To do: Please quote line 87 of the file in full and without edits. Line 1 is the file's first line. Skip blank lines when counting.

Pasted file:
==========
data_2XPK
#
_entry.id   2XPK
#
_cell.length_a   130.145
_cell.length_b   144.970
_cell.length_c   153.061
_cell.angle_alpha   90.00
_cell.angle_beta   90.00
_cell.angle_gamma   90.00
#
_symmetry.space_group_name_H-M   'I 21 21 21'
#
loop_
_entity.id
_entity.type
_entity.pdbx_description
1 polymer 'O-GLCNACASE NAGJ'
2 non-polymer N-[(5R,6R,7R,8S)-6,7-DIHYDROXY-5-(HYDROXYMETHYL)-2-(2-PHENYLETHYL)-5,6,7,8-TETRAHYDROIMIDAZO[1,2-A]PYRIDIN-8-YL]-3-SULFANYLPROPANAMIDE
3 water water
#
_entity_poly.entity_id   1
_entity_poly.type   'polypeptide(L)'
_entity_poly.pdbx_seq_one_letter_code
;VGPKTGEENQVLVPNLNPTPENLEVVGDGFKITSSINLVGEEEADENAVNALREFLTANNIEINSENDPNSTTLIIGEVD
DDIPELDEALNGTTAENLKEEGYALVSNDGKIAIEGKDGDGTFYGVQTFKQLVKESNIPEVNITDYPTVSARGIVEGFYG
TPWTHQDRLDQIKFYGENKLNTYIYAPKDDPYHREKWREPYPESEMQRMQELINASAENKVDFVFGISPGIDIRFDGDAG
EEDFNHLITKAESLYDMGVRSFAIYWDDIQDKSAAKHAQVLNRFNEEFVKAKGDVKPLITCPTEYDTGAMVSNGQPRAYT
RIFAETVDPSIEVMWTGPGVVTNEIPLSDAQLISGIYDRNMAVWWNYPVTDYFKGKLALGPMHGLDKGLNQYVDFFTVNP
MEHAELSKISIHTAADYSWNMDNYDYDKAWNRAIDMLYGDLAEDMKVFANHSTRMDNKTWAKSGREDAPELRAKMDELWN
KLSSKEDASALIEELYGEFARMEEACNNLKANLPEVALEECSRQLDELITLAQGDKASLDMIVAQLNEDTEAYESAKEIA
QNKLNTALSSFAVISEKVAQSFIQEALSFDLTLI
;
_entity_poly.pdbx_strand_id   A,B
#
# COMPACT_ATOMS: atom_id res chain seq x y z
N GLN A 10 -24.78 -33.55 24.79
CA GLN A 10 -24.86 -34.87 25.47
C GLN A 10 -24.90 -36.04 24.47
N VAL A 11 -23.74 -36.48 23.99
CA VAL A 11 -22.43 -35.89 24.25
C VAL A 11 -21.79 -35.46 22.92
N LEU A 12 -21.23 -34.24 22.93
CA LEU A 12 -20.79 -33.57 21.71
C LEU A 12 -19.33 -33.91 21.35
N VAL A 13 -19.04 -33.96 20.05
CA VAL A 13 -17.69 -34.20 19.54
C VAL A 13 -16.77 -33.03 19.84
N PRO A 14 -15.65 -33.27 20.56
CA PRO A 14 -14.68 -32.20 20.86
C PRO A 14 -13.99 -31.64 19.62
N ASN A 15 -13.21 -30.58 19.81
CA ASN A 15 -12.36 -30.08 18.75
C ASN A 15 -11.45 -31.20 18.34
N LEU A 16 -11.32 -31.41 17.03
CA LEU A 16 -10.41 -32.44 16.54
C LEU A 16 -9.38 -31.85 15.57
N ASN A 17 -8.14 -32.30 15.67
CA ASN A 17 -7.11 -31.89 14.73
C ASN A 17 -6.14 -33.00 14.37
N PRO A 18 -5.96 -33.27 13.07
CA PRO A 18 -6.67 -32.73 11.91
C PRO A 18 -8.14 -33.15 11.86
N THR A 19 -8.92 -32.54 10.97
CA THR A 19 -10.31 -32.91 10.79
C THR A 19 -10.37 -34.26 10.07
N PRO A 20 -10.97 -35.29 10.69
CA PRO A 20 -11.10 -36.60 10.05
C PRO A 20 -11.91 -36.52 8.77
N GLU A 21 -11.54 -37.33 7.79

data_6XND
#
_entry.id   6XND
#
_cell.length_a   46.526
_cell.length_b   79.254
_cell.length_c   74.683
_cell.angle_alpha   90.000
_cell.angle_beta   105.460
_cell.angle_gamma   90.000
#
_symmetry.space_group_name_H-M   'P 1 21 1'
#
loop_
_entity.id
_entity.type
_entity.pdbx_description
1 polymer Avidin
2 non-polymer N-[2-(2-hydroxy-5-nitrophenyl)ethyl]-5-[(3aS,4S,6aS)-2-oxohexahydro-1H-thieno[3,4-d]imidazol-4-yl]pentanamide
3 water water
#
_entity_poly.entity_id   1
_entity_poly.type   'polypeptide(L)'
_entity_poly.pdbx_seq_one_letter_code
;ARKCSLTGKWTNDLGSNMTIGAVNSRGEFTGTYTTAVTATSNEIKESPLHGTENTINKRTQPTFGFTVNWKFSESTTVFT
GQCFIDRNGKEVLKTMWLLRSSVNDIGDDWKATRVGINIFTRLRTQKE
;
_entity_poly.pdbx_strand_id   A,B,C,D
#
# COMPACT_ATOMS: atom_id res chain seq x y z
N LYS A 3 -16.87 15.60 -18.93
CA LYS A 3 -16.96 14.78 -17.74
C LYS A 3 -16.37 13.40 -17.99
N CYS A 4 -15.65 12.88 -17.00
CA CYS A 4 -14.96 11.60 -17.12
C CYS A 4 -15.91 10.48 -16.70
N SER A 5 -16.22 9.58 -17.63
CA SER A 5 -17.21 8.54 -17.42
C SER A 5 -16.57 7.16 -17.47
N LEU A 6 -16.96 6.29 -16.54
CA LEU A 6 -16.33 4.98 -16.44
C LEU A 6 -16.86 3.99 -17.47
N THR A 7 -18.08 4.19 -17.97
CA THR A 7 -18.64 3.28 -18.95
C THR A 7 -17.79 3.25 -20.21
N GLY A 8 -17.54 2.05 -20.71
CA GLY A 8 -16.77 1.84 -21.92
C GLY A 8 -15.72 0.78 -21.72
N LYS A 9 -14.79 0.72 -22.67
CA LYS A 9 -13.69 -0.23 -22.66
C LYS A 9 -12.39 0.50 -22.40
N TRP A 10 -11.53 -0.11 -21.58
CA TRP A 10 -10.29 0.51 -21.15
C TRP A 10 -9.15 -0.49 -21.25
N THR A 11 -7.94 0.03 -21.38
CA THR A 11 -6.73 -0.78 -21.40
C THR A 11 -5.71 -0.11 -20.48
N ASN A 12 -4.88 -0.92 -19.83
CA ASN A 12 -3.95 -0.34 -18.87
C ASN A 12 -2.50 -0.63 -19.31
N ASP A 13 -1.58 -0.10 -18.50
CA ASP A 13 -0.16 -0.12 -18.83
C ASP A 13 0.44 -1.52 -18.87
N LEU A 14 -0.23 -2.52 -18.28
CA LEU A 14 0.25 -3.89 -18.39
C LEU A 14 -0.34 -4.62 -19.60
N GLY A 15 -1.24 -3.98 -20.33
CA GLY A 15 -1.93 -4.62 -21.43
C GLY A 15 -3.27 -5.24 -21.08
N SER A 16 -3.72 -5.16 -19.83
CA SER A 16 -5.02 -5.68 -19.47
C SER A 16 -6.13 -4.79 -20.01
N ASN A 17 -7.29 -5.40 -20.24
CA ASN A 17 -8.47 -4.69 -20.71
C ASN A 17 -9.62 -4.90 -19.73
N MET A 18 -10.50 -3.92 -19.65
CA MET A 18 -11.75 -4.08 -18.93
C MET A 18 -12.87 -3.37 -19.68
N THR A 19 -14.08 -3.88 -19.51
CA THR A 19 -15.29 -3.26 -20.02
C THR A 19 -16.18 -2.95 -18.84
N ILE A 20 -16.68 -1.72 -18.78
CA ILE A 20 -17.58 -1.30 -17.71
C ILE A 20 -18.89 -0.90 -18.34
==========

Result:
_entity.pdbx_description